Chernobyl is the most compelling drama of its kind since The Day After in 1983.
Back then 100 million Americans looked on in horror as a nuclear disaster movie ripped through Missouri and Kansas.
With 21st Century filmmaking and storytelling techniques, Chernobyl is easily the superior product. Based around the catastrophic events of the Chernobyl nuclear disaster of April 1986 this 5 part series hits overdrive in next to no time, when a distant “boom” disturbs the residents of Pripyat, near the Ukraine–Belarus border and fireman Vasily (Adam Nagaitis) is called to duty in the dead of night.
But engineers at the burning nuclear reactor are in denial about the magnitude of their unfolding disaster, despite the clear evidence and the crumbling mess around them.
“There is no core. The core exploded,” insists one worker.
“He’s in shock. Get him out of here,” replies the asst. chief engineer (Paul Ritter).
“What you’re saying is physically impossible. The core can’t explode. It has to be the tank,” agrees another.
Distressing scenes unfold as men run through the facility, their bodies deteriorating in minutes from the radiation exposure.
Vasily and firefighters on the scene wage war against the fire, in ignorance of their own doom by being so close. It’s hard to watch these scenes and not think they have all gone past the point of no return without even realising it…
Meanwhile management are awoken in the middle of the night, assembling in the safety of a bunker to evaluate the calamity, but Russian pride distorts information. When the question of evacuation of Pripyat’s 50,000 residents is raised, one senior committee member (Donald Sumpter) misguidedly stirs their loyalty to the State.
“They should be told to keep their minds on their labour. And leave matters of the State to the State. We seal off the city. No one leaves. Cut off the phone lines. Contain the spread of misinformation. Yes Comrades, we will all be rewarded for what we do here tonight. This is our moment to shine.”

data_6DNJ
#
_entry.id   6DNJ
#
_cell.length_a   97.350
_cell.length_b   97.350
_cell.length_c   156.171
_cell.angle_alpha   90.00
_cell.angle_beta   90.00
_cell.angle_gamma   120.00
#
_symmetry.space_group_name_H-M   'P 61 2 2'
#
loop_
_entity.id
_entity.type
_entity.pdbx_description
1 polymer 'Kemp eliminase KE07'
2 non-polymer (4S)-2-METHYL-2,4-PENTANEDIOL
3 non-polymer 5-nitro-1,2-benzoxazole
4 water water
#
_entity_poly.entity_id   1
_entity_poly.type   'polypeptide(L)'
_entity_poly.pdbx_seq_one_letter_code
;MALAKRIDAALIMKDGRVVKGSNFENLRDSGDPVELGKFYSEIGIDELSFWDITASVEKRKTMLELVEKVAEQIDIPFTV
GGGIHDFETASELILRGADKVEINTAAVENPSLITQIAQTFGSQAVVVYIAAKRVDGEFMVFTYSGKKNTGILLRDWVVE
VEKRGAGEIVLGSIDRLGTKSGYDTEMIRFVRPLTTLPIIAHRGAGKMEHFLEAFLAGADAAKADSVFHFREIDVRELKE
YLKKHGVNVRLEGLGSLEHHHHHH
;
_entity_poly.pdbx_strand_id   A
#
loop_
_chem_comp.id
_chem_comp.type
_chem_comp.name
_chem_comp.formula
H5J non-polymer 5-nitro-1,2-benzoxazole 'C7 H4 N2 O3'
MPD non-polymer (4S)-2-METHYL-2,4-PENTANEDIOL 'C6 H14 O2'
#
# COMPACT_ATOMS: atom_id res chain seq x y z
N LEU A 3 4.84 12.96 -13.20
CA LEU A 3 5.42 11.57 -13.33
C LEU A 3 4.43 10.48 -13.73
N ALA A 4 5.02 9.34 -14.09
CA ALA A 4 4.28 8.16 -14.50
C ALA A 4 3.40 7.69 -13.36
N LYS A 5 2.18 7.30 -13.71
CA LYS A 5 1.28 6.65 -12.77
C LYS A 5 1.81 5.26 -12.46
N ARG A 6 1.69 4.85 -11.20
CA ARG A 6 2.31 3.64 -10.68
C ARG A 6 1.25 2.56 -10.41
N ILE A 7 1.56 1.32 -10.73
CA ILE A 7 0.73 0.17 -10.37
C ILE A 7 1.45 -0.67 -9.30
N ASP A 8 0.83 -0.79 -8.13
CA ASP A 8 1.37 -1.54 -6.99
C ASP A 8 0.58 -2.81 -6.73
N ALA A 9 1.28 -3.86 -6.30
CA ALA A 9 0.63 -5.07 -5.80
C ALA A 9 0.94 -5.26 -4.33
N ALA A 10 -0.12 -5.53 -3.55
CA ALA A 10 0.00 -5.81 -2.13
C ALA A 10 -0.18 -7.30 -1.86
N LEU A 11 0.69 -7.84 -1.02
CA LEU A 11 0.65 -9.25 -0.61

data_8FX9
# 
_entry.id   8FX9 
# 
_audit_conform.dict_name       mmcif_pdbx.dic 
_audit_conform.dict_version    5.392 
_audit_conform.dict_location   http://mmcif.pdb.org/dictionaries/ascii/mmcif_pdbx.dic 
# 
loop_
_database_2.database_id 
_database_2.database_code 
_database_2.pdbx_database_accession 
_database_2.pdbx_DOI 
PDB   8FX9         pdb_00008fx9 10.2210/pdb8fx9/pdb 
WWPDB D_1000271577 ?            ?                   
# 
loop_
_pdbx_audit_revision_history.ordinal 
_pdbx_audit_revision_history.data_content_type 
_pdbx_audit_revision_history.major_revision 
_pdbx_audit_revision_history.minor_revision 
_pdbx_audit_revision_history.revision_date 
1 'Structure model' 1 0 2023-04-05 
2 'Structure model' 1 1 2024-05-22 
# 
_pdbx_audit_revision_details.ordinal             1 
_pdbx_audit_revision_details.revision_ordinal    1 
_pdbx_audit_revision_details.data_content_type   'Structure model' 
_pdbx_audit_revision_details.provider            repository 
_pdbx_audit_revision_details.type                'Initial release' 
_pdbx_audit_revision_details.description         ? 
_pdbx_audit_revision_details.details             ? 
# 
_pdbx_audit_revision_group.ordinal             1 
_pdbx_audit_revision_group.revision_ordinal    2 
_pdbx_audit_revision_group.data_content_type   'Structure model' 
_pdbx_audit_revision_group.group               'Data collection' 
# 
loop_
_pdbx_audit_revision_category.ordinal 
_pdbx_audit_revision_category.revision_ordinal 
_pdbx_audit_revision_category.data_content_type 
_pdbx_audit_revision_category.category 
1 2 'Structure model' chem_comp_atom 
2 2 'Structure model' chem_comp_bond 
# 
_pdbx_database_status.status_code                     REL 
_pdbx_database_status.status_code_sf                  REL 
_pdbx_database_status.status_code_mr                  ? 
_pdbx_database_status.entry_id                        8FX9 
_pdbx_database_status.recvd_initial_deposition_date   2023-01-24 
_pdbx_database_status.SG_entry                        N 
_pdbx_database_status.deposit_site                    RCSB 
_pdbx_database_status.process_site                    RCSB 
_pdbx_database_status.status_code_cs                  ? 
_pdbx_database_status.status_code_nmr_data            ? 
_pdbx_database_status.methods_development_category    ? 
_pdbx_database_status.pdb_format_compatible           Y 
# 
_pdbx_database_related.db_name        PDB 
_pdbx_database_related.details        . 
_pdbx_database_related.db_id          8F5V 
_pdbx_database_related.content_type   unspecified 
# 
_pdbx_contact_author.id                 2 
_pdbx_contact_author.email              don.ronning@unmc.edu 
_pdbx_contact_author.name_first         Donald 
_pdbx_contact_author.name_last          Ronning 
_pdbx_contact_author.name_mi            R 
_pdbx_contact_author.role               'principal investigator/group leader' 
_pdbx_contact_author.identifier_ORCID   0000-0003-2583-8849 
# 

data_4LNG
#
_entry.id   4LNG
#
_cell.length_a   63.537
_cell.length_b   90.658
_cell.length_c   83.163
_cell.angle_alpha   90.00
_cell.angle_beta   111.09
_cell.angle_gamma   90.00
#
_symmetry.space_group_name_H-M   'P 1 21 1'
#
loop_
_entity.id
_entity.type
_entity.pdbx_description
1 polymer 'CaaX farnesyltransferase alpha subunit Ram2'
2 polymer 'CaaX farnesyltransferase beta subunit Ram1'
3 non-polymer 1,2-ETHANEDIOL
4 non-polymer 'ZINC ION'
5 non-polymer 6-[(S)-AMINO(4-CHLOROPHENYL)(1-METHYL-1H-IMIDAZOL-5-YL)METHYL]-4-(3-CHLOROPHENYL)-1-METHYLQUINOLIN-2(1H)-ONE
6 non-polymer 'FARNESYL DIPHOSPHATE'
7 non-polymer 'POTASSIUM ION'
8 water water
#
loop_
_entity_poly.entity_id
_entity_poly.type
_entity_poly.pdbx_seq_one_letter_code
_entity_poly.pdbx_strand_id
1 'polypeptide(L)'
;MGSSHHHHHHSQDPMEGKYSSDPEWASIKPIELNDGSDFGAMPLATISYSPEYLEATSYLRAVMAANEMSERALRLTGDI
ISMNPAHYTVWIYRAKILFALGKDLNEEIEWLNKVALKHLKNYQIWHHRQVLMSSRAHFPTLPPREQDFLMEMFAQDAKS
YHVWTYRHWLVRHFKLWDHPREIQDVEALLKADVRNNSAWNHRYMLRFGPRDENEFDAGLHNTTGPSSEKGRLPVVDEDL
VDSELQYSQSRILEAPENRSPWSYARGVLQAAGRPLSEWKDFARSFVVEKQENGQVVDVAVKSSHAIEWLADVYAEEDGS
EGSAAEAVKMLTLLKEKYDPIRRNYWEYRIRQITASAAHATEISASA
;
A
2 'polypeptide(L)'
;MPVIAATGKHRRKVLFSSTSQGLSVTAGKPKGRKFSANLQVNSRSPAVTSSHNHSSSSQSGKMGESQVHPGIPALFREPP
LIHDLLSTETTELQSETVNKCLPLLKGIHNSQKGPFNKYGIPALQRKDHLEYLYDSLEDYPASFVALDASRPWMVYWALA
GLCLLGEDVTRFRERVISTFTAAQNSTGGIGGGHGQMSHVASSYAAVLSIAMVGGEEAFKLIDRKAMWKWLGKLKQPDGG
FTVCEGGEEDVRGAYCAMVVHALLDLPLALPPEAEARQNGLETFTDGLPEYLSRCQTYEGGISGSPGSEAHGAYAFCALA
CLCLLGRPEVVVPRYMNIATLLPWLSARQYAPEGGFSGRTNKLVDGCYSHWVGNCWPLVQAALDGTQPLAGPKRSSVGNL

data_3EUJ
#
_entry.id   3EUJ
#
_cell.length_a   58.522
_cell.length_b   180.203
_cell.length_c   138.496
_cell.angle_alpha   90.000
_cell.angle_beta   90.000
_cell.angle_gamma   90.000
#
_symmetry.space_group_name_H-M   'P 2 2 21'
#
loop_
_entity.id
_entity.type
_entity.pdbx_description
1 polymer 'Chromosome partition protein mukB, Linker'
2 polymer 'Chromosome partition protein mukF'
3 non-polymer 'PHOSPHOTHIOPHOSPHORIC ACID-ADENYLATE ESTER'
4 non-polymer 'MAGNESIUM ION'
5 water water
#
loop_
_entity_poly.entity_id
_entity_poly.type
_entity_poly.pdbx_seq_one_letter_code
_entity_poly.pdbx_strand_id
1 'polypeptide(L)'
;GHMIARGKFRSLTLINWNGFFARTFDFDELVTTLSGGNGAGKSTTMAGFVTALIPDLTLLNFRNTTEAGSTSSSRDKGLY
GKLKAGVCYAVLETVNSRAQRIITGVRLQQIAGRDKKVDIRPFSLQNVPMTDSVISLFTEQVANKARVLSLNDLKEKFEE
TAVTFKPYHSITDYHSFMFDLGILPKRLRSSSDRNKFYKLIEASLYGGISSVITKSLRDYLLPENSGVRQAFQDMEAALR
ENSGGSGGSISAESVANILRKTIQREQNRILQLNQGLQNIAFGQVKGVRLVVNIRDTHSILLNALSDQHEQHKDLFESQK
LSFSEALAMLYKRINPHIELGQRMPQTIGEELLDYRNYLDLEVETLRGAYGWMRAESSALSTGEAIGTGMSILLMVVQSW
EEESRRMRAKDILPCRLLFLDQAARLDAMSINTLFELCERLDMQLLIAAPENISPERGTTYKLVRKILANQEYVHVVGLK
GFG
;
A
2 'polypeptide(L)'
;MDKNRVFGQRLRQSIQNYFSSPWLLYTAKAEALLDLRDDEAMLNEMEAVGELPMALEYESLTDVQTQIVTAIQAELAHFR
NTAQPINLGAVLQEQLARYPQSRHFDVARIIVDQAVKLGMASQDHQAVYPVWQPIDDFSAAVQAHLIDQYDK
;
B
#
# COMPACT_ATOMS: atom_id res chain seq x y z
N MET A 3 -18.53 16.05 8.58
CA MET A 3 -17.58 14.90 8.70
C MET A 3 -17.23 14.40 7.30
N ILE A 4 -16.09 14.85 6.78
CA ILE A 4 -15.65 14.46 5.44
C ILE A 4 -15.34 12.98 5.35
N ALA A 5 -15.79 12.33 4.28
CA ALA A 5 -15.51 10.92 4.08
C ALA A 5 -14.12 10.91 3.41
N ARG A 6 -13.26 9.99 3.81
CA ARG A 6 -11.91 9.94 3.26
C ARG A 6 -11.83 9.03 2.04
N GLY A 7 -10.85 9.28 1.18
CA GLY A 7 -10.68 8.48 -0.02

Meanwhile the smoke wafts over the city and particles fall on the residents…..
Further afield the drama’s central character Valery Legasov (Jared Harris), the deputy director of the Kurchatov Institute, is summoned to advise Boris Shcherbina (Stellan Skarsgård) the Council of Ministers’ deputy chairman. He warns President Gorbachev (David Dencik) that the situation is far more grim while a nuclear physicist from Minsk (Emily Watson) knows the disaster is being kept secret.
Chernobyl draws upon a big ensemble of British character actors and, accents aside, having so few “stars” adds to the credibility of this saga. Writer Craig Mazin (Identity Thief, The Hangover Part II) is unforgiving in his dramatisation of the bleakness of it all but cleverly contextualises it not just with Russian secrecy, but in highlighting the irony that Russian Communism exists for the betterment of all its people.
Director Johan Renck (Breaking Bad, The Walking Dead) roots us in the ’80s with drained colours and soulless architecture. I would have preferred an older actor than David Dencik as Gorbachev, but it is a minor quibble in an otherwise sensational miniseries.
Chernobyl is not an easy watch. Themes of sacrifice, blame and despair loom throughout. But you won’t be able to look away.
Chernobyl is now available at Foxtel On Demand and airs 8:30pm Wednesday June 12 on FOX Showcase.